Cracks in the Castle Wall
covering burma and southeast asia
Tuesday, December 12, 2017
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GUEST COLUMN

Cracks in the Castle Wall


By MIN ZIN SEPTEMBER, 2009 - VOLUME 17 NO.6


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Therefore, if the military wants to create a new political party or parties, it must ensure that they do not bear any resemblance to the USDA in terms of name recognition, resources or intimidating power.

Perhaps these concerns are the reason the regime keeps delaying the promulgation of the electoral law, which was reportedly ready to be published early this year: Than Shwe wants more time to secure his bet for more power. Meanwhile, however, the credibility of the election and the legitimacy of the new power arrangement it is intended to put in place have already been hurt by the likely non-participation of the NLD and the refusal of several ethnic ceasefire groups to disarm or participate.

In fact, the opposition could create leverage by remaining outside the regime’s election process while opening a new proxy front within the regime’s game plan. Even if opposition groups don’t take part in the election using their current organizational identities, they could set up proxy political parties to participate in the 2010 election. Through these proxy parties, the opposition could attempt to maximize civilian control of the post-election parliament.

At the same time, opposition groups such as the NLD, the New Mon State Party and others must stand strong in opposing the “illegitimate” constitution and election and continue their fight for genuine reconciliation. Just because they loathe the undemocratic constitution, the opposition should not consider total disengagement from mainstream politics. The opposition must be savvy in combining both inside-out and outside-in strategies to usher in political change.

In fact, the formation of proxy parties and participation in the 2010 election will help prevent a split within the opposition groups. Otherwise, policy disagreements between moderates and radical activists within the NLD as well as individual ethnic groups might lead to open splits when the election law comes out and the junta plays more rounds of divide and rule. Proxy tactics could also help bring new recruits to the opposition movement.
However, no one should harbor any illusion that the presence of opposition proxy parties in the 2010 election will spark a magical power shift to civilian control. That will happen only if there is sufficient public pressure to challenge the military-dominated status quo, forcing the military to negotiate with the opposition, which would then be in a position to push for a genuine transition to democratic rule.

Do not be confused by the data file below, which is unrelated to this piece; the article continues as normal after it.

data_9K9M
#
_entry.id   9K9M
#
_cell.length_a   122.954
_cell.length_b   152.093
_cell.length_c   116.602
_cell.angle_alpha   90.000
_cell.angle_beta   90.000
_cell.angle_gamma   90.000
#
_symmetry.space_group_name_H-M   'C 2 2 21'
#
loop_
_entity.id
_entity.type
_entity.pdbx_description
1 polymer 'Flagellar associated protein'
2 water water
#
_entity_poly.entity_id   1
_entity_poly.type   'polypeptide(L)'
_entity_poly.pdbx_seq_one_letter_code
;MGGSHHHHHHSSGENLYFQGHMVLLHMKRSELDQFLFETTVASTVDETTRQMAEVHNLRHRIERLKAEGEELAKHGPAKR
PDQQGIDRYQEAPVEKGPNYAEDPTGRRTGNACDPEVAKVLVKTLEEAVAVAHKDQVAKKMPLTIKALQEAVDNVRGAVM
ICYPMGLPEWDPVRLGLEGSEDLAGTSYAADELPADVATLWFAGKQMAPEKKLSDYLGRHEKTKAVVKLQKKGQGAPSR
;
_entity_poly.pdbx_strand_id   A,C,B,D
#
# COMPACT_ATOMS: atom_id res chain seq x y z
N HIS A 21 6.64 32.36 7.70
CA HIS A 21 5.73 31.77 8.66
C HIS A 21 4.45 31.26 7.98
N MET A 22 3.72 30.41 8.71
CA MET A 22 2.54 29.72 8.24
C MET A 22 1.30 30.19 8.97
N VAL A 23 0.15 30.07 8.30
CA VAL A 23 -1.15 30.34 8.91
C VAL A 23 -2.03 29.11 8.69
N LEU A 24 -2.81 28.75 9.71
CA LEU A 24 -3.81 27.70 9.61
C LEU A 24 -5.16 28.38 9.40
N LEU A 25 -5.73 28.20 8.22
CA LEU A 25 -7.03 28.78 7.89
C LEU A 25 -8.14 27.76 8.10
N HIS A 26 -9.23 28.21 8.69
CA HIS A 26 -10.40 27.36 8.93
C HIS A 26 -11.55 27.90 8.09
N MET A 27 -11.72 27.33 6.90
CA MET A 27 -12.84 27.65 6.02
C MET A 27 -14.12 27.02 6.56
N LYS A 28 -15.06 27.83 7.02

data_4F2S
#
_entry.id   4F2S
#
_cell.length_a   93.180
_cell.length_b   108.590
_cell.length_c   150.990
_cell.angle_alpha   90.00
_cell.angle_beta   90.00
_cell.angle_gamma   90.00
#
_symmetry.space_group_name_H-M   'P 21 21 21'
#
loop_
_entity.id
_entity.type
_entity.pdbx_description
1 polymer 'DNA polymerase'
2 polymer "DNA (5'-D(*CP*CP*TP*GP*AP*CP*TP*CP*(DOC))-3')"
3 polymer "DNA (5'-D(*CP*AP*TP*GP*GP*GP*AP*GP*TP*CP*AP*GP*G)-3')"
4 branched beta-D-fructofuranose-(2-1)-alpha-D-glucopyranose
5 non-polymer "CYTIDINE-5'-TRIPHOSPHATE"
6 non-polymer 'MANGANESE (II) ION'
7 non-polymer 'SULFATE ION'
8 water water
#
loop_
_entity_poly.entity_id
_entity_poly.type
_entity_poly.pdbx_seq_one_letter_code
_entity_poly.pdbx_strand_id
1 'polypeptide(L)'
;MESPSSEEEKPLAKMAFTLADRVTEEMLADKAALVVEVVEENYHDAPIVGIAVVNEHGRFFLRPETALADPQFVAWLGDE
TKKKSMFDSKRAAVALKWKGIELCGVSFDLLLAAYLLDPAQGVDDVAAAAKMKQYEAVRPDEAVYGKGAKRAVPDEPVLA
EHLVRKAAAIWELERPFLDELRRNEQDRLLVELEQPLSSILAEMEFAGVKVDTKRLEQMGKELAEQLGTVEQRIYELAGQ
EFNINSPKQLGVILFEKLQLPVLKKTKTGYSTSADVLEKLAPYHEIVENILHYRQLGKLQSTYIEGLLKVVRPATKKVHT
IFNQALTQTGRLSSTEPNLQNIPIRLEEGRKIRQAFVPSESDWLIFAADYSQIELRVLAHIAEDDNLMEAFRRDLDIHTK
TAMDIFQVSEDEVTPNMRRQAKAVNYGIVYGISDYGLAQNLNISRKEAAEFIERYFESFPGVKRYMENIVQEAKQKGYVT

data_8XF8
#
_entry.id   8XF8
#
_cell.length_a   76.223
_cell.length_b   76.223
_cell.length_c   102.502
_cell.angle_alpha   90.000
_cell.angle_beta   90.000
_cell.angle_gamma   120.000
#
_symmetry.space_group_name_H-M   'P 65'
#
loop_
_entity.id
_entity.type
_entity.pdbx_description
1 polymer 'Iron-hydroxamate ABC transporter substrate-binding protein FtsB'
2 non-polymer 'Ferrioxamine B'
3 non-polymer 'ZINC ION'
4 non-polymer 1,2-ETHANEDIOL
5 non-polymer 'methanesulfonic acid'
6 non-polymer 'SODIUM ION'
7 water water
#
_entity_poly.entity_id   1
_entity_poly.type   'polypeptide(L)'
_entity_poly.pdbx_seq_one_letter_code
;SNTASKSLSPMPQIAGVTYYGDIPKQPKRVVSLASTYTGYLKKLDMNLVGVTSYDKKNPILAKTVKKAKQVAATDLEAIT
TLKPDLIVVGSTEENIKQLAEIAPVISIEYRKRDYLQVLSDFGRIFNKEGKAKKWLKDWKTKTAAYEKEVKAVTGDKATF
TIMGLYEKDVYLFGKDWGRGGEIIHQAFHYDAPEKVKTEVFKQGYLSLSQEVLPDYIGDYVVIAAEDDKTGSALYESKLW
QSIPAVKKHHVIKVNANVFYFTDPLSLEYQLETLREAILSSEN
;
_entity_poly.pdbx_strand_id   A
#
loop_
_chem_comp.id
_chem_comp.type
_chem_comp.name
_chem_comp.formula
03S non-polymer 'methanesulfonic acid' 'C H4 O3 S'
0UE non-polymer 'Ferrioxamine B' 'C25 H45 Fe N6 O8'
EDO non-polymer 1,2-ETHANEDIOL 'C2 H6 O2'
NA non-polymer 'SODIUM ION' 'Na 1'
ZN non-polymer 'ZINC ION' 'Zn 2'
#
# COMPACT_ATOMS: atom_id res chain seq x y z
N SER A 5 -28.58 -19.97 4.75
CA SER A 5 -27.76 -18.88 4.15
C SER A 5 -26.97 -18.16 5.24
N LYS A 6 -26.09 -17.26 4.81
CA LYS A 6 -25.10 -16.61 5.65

Another factor that could determine the success or failure of the approach outlined here is the ability of non-military MPs to maintain a sense of common purpose. There is a danger that parochial interests will blind non-military MPs to broader issues, or that self-interest will lead them to compromise their reform agenda. Non-military MPs would not necessarily form a monolithic bloc or be unanimous in their approach to the military’s domination. Vote rigging and intimidation in the election could further undermine the chances of a genuine opposition presence in the parliament.

That said, however, the contradictions embedded in the constitution will provide unprecedented opportunities for those who seek to break the military’s hold on power. If a moderate military leadership emerges in a post-Than Shwe era, those proxy MPs and ministers who are in the mainstream can work with them for gradual reform. In the event of mass demonstrations on the streets, proxy parties will be well-placed to play a role.

The opposition should be creative in opening a new proxy front as part of a multi-pronged strategy to exploit the cracks in the junta’s fortress.



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Seng Wrote:
08/09/2009
I agree absolutely with the view

Maung Hla Wrote:
02/09/2009
It seems like some people see the light at the end of the tunnel. But I wonder why the Burmese opposition takes so much time to find these "loop holes" and keep rejecting the election. A small number of Burmese scholars have pointed out the possibilities of civilian domination earlier at the cost of oppositions' criticism. It is good to see the rest are following the path of those who have seen the light earlier. Perhaps, it is a maturity of knowledge from Western education.

Eric Johnston Wrote:
02/09/2009
Don't place more faith in the generals observing their constitution than in observing their laws. They will continue to do as they please. For them it is just a piece of paper to deceive the gullible. A public relations exercise.

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